Re: vbus design points: shm and shm-signals

From: Anthony Liguori
Date: Mon Aug 24 2009 - 19:57:35 EST

Gregory Haskins wrote:
Hi Anthony,

Fundamentally, how is this different than the virtio->add_buf concept?

From my POV, they are at different levels. Calling vbus->shm() is for
establishing a shared-memory region including routing the memory and
signal-path contexts. You do this once at device init time, and then
run some algorithm on top (such as a virtqueue design).

virtio explicitly avoids having a single setup-memory-region call because it was designed to accommodate things like Xen grant tables whereas you have a fixed number of sharable
buffers that need to be setup and torn down as you use them.

You can certainly use add_buf() to setup a persistent mapping but it's not the common usage. For KVM, since all memory is accessible by the host without special setup, add_buf() never results in an exit (it's essentially a nop).

So I think from that perspective, add_buf() is a functional superset of vbus->shm().

virtio->add_buf() OTOH, is a run-time function. You do this to modify
the shared-memory region that is already established at init time by
something like vbus->shm(). You would do this to queue a network
packet, for instance.

That said, shm-signal's closest analogy to virtio would be vq->kick(),
vq->callback(), vq->enable_cb(), and vq->disable_cb(). The difference
is that the notification mechanism isn't associated with a particular
type of shared-memory construct (such as a virt-queue), but instead can
be used with any shared-mem algorithm (at least, if I designed it properly).

Obviously, virtio allows multiple ring implements based on how it does layering. The key point is that it doesn't expose that to the consumer of the device.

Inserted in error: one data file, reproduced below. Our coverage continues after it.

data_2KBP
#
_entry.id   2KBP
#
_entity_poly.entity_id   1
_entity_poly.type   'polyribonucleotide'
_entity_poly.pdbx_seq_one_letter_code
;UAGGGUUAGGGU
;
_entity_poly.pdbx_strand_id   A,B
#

Do you see a compelling reason to have an interface at this layer?

virtio provides a mechanism to register scatter/gather lists, associate
a handle with them, and provides a mechanism for retrieving notification
that the buffer has been processed.

Yes, and I agree this is very useful for many/most algorithms...but not
all. Sometimes you don't want ring-like semantics, but instead want
something like an idempotent table. (Think of things like interrupt
controllers, timers, etc).

We haven't crossed this bridge yet because we haven't implemented one of these devices. One approach would be to use add_buf() to register fixed shared memory regions. Because our rings are fixed sized, this implies a fixed number of shared memory mappings.

You could also extend virtio to provide a mechanism to register unlimited numbers of shared memory regions. The problem with this is that it doesn't work well for hypervisors with fixed shared-memory regions (like Xen).
However, sometimes you may want to say "time is now X", and later "time
is now Y". The update value of 'X' is technically superseded by Y and
is stale. But a ring may allow both to exist in-flight within the shm
simultaneously if the recipient (guest or host) is lagging, and the X
may be processed even though its data is now irrelevant. What we really
want is the transform of X->Y to invalidate anything else in flight so
that only Y is visible.

We actually do this today but we just don't use virtio. I'm not sure we need a single bus that can serve both of these purposes. What does this abstraction buy us?